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New brief argues that UC Board of Regents violates federal law by spending taxpayer funds to provide in-state tuition, student loans, and financial aid to illegal aliens
Judicial Watch filed a reply brief in its ongoing appeal of a lower California state court ruling allowing the University of California Regents to give as much as $27.1 million in non-resident tuition waivers and financial aid to illegal alien students attending University of California schools.
The appeal was filed in litigation brought on behalf of Earl De Vries, a legal resident and taxpayer of California (Earl De Vries v Regents of the University of California (BC555614)). The appeal is now fully briefed before the California Court of Appeal and awaiting oral arguments, which should occur in late summer or fall of 2016.
In August 2014, Judicial Watch filed the lawsuit on behalf of De Vries in the L.A. County Superior Court, asking the court to halt the estimated annual $19.6 million in non-resident tuition waivers; $4.3 million in taxpayer-funded grants and scholarships; and $3.2 million in state loans the Regents have started giving illegal alien students.
Under California law, taxpayers have the right to sue government officials to prevent unlawful expenditures of taxpayer funds and taxpayer-financed resources.
Under the “Personal Responsibility and Work Opportunity Reconciliation Act” passed by Congress in 1996, unlawfully present aliens are ineligible for state or local public benefits. The only exception to this federal law is when a state “affirmatively provides for such eligibility” to illegal aliens, which states may do “only through the enactment of a State law …”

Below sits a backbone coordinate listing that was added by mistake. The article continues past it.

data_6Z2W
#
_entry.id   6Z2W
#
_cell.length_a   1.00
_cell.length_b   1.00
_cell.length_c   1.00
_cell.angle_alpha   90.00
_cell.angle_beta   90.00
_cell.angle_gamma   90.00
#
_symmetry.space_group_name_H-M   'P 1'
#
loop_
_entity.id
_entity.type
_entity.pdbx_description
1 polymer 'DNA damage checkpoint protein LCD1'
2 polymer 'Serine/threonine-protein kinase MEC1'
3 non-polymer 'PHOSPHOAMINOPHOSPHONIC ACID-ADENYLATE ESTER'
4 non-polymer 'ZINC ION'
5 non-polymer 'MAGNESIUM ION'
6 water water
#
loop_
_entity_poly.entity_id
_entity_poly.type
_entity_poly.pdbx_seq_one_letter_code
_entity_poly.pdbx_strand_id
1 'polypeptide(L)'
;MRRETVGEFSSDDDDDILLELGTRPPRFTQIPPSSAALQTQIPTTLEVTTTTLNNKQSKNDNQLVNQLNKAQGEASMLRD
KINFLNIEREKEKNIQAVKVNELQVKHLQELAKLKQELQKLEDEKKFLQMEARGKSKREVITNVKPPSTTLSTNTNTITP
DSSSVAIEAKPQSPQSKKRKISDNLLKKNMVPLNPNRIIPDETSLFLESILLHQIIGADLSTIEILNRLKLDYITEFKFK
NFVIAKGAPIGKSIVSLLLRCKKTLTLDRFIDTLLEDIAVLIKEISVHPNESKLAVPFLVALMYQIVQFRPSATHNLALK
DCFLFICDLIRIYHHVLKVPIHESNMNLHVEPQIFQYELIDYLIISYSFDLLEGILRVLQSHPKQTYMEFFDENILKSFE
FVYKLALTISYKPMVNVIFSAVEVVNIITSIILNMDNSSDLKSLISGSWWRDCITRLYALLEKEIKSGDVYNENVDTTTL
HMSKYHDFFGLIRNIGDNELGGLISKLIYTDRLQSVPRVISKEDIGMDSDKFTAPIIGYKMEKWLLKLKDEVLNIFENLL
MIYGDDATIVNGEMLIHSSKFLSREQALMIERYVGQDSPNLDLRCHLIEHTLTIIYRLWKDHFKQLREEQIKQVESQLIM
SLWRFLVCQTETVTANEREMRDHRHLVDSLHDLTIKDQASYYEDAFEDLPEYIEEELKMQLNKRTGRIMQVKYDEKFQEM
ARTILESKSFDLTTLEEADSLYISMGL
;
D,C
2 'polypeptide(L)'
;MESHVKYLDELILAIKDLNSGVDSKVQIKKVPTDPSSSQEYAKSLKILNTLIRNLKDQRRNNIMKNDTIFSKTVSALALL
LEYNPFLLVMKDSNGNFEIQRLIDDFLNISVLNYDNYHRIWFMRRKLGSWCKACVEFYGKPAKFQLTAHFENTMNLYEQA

The California State Legislature passed statutes granting such tuition benefits to California State University students and California Community College students, but it was forbidden to do so for University of California students.
Under the California Constitution, the UC Board of Regents is “entirely independent” of the state legislature in policy matters, so there is no lawful way for the California legislature to allow or require the University of California to provide public benefits to illegal aliens.
In March 2015, the Superior Court ruled that the UC Board of Regents’ policies themselves (and not the state statutes) are the “state laws” that affirmatively provide the benefits to UC students in satisfaction of federal law and dismissed the lawsuit.
In November 2015, Judicial Watch filed its opening appellate brief with the California Court of Appeal, Second Appellate District, arguing that the trial court wrongly read extra words into Congress’ statute. Specifically, the brief argues that the federal statute in question “does not say ‘state law or administrative rule, regulation or policy.’ It says ‘State law.’ This means an enactment of the state legislature.”
In its March 22 appellant’s reply brief, Judicial Watch highlights for its client how the appointed UC Board of Regents has not been granted the same rights as a state legislature elected by voters under federal law:
When Congress wrote “only through the enactment of a state law” can unlawfully present aliens receive benefits, that is precisely what it meant. This means the exercise of state legislative power…
The Regents argue this is not what Congress really meant, but rather it meant any exercise of state lawmaking power, be it legislative, executive, judicial, or by independent board.
Those arguments are unavailing. Congress’ unique word choices and other evidence of Congressional intent behind [the federal law] prove that the statute is limited to representative or democratic state legislative acts only.“UC Regents officials think they can rewrite the law according to their personal whims and provide illegal aliens in-state tuition benefits contrary to law,” said Judicial Watch President Tom Fitton.
“Public officials on the UC Board of Regents need to put aside politics and obey both federal law and the California Constitution. They have no right to play politics at taxpayers’ expense.”
“Taxpaying California citizens deserve to have their hard-earned money spent lawfully,” said De Vries, “What the Regents are doing is not only illegal, it’s unfair to taxpayers.”
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